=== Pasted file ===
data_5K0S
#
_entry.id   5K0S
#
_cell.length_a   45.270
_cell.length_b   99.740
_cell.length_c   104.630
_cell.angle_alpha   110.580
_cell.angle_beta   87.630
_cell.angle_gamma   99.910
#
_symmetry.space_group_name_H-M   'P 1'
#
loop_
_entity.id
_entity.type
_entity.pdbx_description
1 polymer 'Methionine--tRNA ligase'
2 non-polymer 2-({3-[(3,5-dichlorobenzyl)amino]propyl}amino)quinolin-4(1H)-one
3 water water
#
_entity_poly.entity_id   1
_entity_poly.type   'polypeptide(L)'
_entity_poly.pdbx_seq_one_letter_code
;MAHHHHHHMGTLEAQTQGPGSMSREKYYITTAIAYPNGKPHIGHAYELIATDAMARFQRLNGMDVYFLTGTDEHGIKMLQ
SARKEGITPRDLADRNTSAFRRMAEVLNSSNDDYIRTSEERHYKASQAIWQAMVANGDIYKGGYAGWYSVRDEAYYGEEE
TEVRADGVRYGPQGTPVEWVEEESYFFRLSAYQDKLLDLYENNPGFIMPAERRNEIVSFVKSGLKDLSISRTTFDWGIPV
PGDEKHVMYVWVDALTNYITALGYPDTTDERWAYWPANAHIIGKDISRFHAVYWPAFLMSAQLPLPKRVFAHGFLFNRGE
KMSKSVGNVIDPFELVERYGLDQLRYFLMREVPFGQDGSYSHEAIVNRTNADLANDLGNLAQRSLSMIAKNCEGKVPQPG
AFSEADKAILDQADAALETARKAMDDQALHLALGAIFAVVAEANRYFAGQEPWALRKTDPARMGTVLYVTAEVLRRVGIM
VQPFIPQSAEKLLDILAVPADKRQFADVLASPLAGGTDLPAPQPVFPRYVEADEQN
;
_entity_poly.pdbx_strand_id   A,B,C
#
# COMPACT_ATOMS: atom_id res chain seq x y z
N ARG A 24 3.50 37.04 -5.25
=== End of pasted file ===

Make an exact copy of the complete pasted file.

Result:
data_5K0S
#
_entry.id   5K0S
#
_cell.length_a   45.270
_cell.length_b   99.740
_cell.length_c   104.630
_cell.angle_alpha   110.580
_cell.angle_beta   87.630
_cell.angle_gamma   99.910
#
_symmetry.space_group_name_H-M   'P 1'
#
loop_
_entity.id
_entity.type
_entity.pdbx_description
1 polymer 'Methionine--tRNA ligase'
2 non-polymer 2-({3-[(3,5-dichlorobenzyl)amino]propyl}amino)quinolin-4(1H)-one
3 water water
#
_entity_poly.entity_id   1
_entity_poly.type   'polypeptide(L)'
_entity_poly.pdbx_seq_one_letter_code
;MAHHHHHHMGTLEAQTQGPGSMSREKYYITTAIAYPNGKPHIGHAYELIATDAMARFQRLNGMDVYFLTGTDEHGIKMLQ
SARKEGITPRDLADRNTSAFRRMAEVLNSSNDDYIRTSEERHYKASQAIWQAMVANGDIYKGGYAGWYSVRDEAYYGEEE
TEVRADGVRYGPQGTPVEWVEEESYFFRLSAYQDKLLDLYENNPGFIMPAERRNEIVSFVKSGLKDLSISRTTFDWGIPV
PGDEKHVMYVWVDALTNYITALGYPDTTDERWAYWPANAHIIGKDISRFHAVYWPAFLMSAQLPLPKRVFAHGFLFNRGE
KMSKSVGNVIDPFELVERYGLDQLRYFLMREVPFGQDGSYSHEAIVNRTNADLANDLGNLAQRSLSMIAKNCEGKVPQPG
AFSEADKAILDQADAALETARKAMDDQALHLALGAIFAVVAEANRYFAGQEPWALRKTDPARMGTVLYVTAEVLRRVGIM
VQPFIPQSAEKLLDILAVPADKRQFADVLASPLAGGTDLPAPQPVFPRYVEADEQN
;
_entity_poly.pdbx_strand_id   A,B,C
#
# COMPACT_ATOMS: atom_id res chain seq x y z
N ARG A 24 3.50 37.04 -5.25